In addition to professional support, parents can play a vital role in helping their children develop executive function skills. Adopting specific cognitive mindsets, such as the “Discipline = Freedom” mindset (understanding that structure and routines lead to greater freedom and flexibility), the “Process Focused” mindset (emphasizing effort and progress over perfection), the “Bottom of the Pyramid” mindset (prioritizing foundational skills and habits), and the “Discipline of the Gift” mindset (recognizing and nurturing a child’s unique strengths), can be particularly effective in fostering these abilities.

Executive Function Coaching

Another valuable resource for children with executive function challenges is an executive function mentor or coach. These trained professionals work one-on-one with children to help them build and apply organizational, time management, and study skills. By providing personalized support and accountability, executive function mentors can help children gain confidence, develop essential skills, and restructure their cognitive pathways. Some specific benefits of working with an executive function mentor include:

  1. Help with planning and breaking down tasks into manageable steps
  2. Teaching time management, task prioritization, and self-assessment skills
  3. Improving study strategies and academic performance
  4. Providing ongoing support and accountability
  5. Helping develop and maintain effective routines

Strategies for Home

As a parent, there are numerous strategies you can implement at home and in collaboration with your child’s school to support their executive function development. Some key areas to focus on include:

  1. Time management: Teaching your child to use schedules, calendars, and timers to manage their time effectively.
  2. Organization: Helping your child develop systems for organizing their belongings, schoolwork, and personal space.
  3. Focused attention: Creating a distraction-free environment and encouraging regular breaks to maintain focus.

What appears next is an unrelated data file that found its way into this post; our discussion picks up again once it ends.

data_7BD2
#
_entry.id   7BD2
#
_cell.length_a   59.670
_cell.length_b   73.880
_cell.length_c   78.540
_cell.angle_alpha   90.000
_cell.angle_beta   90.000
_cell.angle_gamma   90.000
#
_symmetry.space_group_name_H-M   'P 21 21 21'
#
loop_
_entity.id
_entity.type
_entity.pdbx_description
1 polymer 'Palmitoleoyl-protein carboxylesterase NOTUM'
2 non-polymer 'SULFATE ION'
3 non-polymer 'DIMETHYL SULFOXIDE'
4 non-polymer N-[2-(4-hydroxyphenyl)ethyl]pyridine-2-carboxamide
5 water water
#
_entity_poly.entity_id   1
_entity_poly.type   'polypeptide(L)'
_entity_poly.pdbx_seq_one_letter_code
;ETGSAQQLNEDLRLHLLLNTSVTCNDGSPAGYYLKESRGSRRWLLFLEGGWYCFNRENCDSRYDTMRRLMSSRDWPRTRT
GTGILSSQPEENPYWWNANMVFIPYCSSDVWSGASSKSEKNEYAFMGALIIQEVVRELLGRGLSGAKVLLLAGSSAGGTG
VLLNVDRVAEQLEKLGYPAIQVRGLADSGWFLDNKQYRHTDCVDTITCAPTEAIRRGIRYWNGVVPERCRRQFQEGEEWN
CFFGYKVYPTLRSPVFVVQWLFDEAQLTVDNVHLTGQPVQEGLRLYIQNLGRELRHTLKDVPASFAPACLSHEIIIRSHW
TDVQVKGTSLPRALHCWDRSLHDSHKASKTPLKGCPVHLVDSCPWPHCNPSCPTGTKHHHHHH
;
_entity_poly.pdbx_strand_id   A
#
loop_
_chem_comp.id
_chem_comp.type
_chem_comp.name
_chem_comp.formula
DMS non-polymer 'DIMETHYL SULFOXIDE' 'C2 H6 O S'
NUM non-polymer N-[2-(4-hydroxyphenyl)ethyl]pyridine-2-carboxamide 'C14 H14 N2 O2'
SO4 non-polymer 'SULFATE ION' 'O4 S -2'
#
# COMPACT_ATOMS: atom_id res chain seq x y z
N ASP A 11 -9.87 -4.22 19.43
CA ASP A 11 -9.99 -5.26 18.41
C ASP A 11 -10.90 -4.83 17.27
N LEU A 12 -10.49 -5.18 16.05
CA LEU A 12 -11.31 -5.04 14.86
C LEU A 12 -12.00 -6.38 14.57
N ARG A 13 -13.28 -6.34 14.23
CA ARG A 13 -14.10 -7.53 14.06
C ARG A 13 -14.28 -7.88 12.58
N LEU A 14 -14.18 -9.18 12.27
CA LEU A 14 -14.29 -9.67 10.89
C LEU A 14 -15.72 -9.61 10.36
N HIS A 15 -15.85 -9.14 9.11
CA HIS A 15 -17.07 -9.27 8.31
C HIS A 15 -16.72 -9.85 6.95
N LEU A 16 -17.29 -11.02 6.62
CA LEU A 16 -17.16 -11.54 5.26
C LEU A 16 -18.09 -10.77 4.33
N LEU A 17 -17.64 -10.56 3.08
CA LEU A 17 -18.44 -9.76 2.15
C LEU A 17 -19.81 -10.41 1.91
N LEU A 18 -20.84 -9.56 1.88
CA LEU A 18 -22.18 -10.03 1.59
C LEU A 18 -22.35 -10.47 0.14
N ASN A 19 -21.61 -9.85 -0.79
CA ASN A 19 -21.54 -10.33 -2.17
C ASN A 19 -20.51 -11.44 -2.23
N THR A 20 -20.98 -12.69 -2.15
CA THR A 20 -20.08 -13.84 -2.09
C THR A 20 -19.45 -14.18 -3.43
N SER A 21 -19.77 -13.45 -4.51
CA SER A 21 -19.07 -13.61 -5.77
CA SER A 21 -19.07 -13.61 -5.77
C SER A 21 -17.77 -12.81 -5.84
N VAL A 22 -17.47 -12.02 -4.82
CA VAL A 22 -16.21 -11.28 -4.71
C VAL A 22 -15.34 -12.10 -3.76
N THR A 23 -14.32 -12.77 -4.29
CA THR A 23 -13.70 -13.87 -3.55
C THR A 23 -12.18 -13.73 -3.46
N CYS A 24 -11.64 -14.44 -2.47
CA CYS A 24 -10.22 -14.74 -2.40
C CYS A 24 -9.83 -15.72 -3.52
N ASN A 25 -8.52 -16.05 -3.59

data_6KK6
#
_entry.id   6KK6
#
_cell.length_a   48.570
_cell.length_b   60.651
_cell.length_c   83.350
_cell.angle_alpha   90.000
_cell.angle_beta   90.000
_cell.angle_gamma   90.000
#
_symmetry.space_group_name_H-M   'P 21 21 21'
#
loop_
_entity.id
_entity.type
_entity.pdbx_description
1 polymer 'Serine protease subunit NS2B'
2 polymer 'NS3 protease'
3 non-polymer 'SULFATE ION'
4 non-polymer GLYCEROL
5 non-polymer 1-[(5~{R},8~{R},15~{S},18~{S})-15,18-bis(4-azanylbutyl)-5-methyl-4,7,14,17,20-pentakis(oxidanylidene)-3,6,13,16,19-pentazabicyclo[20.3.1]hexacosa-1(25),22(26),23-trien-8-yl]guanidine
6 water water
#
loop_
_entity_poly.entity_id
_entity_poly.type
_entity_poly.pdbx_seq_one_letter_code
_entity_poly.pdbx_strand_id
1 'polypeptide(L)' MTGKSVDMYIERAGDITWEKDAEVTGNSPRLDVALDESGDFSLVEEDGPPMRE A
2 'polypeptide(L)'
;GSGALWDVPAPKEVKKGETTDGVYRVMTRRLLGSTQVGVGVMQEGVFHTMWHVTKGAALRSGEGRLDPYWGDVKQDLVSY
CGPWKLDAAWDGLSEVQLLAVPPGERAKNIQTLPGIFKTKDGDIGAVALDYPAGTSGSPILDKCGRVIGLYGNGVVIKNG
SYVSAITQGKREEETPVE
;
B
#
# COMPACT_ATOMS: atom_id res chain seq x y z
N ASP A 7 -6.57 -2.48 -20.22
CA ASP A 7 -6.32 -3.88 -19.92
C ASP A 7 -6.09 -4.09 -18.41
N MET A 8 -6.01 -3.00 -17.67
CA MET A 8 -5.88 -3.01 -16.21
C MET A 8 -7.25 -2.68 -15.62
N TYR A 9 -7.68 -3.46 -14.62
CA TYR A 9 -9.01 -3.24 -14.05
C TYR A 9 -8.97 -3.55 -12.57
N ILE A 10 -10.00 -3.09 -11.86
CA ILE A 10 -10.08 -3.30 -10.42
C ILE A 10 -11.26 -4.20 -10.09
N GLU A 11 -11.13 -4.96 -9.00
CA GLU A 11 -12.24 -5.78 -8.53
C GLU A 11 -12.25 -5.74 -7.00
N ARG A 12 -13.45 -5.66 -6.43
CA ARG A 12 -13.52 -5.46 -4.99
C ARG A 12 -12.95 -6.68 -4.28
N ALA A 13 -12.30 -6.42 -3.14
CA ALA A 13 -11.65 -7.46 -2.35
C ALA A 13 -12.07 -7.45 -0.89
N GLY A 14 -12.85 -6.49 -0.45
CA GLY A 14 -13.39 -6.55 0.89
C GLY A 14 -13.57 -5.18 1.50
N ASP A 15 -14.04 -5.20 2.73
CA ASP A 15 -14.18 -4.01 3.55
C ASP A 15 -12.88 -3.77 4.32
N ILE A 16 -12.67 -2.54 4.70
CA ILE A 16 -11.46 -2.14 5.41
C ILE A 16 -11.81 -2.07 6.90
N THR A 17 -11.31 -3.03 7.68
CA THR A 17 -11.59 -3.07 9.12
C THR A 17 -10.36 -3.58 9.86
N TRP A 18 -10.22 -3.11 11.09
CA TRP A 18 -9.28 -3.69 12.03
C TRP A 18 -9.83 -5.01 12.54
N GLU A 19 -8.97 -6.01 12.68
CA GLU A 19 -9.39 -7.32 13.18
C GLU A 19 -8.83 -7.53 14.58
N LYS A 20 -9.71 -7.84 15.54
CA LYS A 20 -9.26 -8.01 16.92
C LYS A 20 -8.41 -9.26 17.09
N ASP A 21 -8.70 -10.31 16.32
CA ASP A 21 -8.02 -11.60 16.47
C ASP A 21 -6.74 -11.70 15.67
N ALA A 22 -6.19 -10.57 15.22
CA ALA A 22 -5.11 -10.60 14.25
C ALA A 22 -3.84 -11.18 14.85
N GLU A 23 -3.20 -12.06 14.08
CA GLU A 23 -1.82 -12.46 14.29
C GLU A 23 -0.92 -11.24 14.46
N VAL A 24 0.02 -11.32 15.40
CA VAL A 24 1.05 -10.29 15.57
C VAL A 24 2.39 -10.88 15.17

4. Impulse control: Modeling and reinforcing thoughtful decision-making and delayed gratification.
  5. Task initiation: Breaking down tasks into smaller, manageable steps and providing encouragement to get started.
  6. Emotional regulation: Teaching deep breathing, mindfulness, and other coping strategies to manage emotions.
  7. Cognitive flexibility: Exposing your child to new experiences and encouraging them to think creatively and adapt to change.
  8. Planning: Helping your child set goals, prioritize tasks, and develop action plans.
  9. Problem-solving: Encouraging your child to brainstorm solutions and learn from their mistakes.
  10. Verbal and nonverbal memory: Using mnemonic devices, visual aids, and repetition to help your child retain information.

By incorporating targeted interventions and strategies across these domains and involving your child’s entire learning team (e.g., parents, teachers, coaches, and mentors), you can create a supportive environment that fosters the growth of essential executive function skills.

Remember, every child is unique, and their journey to developing strong executive function skills may look different. With patience, understanding, and a commitment to providing the necessary support and resources, you can help your child navigate challenges and reach their full potential. Celebrate your child’s successes, no matter how small, and remain a constant source of encouragement and guidance as they grow and learn.